By Vangie Beal
POP/PoP can be used to refer to one of the following concepts:
Post Office Protocol
Post Office Protocol (POP) is a protocol used to retrieve email from a mail server. POP has seen a few versions since its initial release in 1984. POP2 was released in 1985 and POP3 in 1988, but POP3 has become the primary version in use today because of its security and performance features.
Many email clients offer both POP and Internet Message Access Protocol (IMAP) to access email messages. Compared to IMAP, POP is more straightforward and secure, but it may also be less efficient because it manages messages locally as opposed to storing them on a central server. Some email applications prefer IMAP over POP because this distinction allows messages to be synchronized across multiple devices an important feature for mobilization. Neither IMAP nor POP should be confused with Standard Message Transfer Protocol (STMP), which is used for sending messages to a mail server so that IMAP or POP can be used to retrieve them.
Point of Presence
A Point of Presence (PoP) is a demarcation point or physical location that provides access between two or more networks or devices. PoPs are often used as an access point to the Internet, and Internet Service Providers (ISPs) typically have multiple PoPs. These include facilities (sometimes shared with a major telecommunications provider) that house servers, ATM switches, and digital/analog call aggregators. A PoP can be detected when equipment with connectivity functions are present, including routers, firewalls, and client devices.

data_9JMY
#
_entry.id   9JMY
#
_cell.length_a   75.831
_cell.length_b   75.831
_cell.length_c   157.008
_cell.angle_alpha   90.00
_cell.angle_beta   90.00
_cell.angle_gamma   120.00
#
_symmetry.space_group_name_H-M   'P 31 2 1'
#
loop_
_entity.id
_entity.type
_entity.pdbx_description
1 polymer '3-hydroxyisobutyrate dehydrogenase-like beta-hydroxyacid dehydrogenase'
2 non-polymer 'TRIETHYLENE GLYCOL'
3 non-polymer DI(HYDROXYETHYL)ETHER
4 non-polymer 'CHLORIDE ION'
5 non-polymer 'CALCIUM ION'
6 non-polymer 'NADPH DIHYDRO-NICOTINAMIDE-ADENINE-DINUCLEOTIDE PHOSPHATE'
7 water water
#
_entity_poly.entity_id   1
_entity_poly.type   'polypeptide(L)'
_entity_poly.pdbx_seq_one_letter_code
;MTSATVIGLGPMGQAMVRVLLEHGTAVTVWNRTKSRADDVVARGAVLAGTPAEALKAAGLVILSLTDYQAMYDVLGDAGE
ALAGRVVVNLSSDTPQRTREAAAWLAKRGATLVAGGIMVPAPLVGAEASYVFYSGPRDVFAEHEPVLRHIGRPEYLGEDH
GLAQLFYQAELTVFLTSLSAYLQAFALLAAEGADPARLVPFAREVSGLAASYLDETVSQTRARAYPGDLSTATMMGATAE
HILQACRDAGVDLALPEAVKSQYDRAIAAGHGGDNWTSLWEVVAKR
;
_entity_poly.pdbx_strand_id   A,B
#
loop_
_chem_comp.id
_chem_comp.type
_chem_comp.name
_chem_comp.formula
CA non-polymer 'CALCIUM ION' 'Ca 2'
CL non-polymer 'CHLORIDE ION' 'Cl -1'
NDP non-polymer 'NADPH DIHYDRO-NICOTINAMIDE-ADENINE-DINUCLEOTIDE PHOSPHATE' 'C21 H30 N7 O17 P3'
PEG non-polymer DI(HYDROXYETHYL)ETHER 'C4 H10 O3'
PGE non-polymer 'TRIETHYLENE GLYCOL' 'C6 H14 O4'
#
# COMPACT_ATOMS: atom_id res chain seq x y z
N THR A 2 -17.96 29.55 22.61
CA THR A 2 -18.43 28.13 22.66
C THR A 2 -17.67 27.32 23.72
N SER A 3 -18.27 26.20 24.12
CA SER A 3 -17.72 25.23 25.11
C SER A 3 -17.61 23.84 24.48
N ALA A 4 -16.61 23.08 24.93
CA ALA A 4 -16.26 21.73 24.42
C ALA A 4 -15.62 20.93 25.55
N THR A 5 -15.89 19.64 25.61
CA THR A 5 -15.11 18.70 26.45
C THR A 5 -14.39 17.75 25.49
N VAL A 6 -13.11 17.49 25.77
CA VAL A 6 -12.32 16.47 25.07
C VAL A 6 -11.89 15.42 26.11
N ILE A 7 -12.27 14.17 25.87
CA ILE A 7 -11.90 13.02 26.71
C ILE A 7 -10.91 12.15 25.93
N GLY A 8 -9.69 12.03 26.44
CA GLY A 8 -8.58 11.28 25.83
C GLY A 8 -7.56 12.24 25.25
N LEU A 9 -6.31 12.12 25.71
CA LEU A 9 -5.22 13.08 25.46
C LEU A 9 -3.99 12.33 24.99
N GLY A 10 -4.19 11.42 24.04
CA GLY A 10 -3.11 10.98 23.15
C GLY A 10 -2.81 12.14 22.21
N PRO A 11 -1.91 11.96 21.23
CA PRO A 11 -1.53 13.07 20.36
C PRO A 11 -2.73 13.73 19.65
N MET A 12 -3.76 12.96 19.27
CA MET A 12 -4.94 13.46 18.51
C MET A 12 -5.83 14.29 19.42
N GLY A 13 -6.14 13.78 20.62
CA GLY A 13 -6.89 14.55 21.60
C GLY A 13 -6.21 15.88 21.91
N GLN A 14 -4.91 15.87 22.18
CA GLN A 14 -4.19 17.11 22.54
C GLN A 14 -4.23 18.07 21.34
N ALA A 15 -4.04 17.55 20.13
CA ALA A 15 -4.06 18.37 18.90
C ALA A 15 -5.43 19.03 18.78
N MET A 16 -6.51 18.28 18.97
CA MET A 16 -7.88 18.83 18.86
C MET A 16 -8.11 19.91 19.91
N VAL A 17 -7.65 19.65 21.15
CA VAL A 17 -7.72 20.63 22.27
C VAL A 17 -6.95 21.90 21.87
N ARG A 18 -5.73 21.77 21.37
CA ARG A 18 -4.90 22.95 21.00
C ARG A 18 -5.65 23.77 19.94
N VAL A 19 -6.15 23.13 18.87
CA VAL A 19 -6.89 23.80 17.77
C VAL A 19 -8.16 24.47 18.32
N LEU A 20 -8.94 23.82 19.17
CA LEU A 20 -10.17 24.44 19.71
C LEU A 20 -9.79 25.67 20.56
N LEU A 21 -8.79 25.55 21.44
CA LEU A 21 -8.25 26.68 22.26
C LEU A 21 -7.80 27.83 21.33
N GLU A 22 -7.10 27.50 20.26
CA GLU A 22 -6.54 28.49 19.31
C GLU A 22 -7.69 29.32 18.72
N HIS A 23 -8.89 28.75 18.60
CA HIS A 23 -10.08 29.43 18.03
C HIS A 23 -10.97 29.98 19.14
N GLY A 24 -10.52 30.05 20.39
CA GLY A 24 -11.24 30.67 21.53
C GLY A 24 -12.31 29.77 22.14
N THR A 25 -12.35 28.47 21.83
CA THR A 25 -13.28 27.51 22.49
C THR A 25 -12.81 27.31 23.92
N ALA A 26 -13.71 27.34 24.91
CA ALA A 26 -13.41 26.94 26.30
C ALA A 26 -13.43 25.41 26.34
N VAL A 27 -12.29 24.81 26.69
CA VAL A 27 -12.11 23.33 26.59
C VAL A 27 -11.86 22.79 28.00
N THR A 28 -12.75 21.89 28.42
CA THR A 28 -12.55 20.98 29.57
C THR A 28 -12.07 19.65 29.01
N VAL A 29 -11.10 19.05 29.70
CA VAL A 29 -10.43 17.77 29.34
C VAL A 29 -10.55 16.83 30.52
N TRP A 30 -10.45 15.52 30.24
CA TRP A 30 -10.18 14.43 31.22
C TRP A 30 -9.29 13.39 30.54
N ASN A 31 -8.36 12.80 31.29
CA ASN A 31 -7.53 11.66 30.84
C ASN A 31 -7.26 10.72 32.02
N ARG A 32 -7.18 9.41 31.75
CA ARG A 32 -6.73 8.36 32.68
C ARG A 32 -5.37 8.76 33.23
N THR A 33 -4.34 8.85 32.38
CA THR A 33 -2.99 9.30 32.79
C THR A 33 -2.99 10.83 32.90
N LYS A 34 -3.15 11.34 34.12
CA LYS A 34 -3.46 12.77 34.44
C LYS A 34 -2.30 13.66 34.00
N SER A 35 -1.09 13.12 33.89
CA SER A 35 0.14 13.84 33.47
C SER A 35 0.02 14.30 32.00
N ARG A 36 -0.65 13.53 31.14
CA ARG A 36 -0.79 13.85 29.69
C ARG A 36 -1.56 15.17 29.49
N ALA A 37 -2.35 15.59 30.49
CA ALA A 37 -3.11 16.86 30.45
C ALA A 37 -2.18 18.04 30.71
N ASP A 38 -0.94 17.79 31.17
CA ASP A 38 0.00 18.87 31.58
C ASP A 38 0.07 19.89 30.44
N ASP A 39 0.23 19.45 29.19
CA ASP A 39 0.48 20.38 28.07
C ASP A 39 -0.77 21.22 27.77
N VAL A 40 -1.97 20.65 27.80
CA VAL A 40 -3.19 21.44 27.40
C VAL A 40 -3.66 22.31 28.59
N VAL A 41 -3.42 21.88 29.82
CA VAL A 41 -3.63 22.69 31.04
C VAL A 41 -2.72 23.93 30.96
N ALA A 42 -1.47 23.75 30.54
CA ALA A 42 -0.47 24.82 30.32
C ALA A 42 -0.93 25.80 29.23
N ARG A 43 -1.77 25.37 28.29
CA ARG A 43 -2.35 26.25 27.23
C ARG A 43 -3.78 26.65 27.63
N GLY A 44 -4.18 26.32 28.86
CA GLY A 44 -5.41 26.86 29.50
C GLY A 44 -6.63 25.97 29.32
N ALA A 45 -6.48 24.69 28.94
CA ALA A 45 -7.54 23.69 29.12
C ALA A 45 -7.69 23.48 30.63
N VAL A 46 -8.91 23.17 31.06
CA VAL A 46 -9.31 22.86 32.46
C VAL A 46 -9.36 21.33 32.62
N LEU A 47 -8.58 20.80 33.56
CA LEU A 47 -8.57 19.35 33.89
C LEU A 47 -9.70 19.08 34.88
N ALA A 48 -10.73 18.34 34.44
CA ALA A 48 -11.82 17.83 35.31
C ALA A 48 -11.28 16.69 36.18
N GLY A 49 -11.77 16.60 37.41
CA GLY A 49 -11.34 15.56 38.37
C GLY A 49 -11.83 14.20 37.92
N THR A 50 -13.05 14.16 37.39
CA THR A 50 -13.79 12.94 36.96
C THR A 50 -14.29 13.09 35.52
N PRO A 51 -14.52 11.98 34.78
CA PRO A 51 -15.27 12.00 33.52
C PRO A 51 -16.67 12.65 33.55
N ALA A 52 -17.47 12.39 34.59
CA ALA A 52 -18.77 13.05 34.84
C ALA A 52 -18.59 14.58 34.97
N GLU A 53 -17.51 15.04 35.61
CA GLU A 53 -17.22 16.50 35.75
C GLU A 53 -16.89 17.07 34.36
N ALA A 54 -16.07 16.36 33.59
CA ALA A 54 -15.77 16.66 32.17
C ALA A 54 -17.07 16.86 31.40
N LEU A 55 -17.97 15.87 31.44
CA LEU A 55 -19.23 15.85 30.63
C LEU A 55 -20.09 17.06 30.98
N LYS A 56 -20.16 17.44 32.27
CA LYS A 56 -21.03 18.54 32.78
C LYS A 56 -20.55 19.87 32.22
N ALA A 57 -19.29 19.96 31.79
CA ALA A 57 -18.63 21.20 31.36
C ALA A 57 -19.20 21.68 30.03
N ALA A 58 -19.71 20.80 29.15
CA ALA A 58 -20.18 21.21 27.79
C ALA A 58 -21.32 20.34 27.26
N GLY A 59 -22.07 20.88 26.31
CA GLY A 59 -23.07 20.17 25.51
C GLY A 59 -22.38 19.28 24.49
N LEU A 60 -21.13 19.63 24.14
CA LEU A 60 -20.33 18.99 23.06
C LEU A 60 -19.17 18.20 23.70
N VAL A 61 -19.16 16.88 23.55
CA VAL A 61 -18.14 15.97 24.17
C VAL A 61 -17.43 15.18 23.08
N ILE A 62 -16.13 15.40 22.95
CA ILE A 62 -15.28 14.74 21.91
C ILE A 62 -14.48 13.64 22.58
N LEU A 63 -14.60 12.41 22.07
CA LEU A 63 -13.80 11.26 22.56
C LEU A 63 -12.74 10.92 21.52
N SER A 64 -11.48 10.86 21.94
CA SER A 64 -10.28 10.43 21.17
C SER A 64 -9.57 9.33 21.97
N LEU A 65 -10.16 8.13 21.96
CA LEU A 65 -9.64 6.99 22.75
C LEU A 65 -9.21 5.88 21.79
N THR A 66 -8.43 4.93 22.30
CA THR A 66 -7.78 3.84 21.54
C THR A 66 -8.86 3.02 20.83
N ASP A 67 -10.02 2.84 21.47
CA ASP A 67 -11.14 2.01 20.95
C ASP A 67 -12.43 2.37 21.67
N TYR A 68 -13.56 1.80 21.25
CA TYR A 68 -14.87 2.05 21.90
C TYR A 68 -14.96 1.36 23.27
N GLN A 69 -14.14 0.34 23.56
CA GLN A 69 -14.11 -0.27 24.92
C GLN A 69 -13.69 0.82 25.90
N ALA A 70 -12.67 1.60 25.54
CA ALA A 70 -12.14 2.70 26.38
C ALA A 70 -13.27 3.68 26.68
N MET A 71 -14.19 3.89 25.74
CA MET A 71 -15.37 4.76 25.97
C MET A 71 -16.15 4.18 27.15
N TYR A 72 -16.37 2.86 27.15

A Programmed Operator (POP) is a pseudo-opcode in a virtual machine language that is executed by an interpretive program. This concept of POPs was developed for the SDS 900 series in the 1960s and was based on the concept of “extracodes” found in the Atlas computer systems. The POP instructions provide the ability to define an instruction set for efficient encoding by calling subprograms into primary memory.
Picture-outside-Picture (PoP) refers to the way of viewing multiple pictures (windows, applications, etc.) simultaneously in which both pictures are positioned side by side. This is in contrast with Picture-in-Picture (PiP) displays that allow two or more pictures to be layered on top of one another. With PoP displays, the pictures are given equal size and dimensions, so they are particularly common amongst security monitoring systems or other environments where multiple views need to be monitored with equal attention.